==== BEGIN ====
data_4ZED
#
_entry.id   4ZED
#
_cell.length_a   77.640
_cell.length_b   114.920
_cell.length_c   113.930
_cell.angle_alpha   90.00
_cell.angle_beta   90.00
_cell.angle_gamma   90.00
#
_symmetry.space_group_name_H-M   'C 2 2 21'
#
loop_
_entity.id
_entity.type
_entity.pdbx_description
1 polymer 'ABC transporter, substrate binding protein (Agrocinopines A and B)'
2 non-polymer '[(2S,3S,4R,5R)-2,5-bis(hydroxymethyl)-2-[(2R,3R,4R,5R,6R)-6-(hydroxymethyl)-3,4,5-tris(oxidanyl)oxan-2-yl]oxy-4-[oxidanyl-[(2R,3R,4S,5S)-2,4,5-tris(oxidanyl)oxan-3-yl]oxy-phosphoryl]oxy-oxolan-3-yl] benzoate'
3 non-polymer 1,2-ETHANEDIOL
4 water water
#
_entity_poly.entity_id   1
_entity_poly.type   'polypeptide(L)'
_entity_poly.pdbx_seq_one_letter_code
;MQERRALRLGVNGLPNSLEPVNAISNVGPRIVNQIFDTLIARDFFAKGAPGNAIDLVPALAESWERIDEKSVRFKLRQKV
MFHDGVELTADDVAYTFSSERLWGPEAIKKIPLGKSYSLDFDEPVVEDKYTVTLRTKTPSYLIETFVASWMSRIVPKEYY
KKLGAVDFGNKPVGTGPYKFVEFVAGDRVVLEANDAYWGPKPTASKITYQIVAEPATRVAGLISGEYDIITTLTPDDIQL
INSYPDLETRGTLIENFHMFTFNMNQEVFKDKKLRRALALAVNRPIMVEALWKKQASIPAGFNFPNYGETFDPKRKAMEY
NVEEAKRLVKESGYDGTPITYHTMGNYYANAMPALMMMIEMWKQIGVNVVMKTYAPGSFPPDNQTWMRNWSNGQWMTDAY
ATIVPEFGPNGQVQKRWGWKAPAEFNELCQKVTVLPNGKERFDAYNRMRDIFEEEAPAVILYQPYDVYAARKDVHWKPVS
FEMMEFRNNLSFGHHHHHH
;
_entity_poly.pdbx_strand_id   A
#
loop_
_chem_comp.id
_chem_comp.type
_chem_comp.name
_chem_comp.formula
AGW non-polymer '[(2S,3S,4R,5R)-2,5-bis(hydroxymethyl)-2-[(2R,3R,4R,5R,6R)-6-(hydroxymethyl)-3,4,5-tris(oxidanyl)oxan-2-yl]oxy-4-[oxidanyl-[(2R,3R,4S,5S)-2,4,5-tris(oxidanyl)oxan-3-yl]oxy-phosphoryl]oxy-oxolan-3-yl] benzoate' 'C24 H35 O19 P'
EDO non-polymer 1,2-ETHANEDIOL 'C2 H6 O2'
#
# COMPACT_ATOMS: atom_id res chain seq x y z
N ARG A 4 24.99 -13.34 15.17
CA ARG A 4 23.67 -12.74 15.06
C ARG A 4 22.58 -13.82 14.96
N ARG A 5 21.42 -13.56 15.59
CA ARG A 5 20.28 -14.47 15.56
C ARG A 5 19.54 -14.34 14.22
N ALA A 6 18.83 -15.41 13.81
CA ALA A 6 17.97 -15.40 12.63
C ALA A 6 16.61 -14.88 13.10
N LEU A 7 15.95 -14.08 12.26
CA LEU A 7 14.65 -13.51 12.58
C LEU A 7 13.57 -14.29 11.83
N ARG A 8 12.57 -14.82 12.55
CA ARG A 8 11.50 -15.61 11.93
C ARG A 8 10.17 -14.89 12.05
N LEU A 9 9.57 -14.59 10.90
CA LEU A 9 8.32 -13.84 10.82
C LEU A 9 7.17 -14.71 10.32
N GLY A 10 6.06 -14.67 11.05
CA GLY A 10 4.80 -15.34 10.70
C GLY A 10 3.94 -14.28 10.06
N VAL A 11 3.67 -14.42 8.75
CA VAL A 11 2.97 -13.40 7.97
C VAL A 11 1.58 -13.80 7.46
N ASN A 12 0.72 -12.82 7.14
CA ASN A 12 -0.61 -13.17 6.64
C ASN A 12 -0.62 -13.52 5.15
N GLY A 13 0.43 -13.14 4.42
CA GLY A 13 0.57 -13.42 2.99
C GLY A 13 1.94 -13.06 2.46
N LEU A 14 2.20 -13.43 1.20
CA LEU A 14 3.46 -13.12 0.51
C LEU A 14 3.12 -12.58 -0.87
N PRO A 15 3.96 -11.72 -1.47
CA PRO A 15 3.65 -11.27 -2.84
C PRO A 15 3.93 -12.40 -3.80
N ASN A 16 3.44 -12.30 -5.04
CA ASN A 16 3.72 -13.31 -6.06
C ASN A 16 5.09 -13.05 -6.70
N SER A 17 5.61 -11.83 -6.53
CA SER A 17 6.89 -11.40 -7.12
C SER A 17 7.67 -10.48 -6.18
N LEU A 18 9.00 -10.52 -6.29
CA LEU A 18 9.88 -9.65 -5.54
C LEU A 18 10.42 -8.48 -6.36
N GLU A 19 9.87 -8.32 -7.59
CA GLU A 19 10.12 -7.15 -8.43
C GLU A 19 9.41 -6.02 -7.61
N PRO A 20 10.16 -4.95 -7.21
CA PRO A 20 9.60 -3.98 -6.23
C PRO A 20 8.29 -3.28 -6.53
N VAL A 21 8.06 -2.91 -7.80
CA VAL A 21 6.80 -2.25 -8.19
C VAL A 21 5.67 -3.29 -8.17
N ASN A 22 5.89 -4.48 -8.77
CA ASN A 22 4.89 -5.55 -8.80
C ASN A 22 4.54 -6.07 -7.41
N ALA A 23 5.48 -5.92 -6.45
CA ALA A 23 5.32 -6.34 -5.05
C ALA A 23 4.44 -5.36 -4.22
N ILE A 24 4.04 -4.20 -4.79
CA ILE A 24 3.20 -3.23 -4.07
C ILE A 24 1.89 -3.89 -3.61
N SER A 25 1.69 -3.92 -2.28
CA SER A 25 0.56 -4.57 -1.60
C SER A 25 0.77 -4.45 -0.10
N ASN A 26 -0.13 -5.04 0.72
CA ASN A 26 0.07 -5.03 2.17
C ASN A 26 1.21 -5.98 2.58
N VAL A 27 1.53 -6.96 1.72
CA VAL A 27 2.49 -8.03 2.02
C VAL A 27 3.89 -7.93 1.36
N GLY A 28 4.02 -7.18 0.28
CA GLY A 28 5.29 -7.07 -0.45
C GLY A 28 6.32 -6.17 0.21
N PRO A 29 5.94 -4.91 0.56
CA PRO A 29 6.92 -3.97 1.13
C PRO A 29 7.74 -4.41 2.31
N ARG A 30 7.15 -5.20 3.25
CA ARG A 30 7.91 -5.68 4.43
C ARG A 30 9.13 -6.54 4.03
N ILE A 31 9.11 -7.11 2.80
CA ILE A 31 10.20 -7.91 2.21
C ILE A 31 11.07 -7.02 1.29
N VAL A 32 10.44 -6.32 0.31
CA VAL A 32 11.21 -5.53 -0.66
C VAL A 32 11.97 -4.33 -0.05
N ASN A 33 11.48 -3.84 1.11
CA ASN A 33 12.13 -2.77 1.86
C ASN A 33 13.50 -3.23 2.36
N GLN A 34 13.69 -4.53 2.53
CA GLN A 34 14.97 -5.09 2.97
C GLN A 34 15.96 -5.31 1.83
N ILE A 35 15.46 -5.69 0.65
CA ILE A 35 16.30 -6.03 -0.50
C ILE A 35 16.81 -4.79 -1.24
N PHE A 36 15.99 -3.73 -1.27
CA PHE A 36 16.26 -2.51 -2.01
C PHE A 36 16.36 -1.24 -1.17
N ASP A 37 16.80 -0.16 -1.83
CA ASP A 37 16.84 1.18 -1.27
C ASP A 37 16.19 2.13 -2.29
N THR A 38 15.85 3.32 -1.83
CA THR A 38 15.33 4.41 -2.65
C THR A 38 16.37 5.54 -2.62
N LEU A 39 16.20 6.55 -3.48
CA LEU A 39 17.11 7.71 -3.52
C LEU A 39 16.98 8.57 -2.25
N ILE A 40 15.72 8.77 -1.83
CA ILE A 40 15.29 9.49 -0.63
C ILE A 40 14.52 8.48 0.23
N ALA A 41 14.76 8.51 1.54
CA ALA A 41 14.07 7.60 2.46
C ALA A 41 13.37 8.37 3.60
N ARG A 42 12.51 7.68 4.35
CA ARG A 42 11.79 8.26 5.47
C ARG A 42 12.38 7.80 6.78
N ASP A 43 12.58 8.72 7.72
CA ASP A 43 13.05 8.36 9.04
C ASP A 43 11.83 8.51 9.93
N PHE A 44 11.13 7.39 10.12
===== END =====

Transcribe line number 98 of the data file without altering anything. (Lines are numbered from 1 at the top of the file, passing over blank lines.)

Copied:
C VAL A 21 5.67 -3.29 -8.17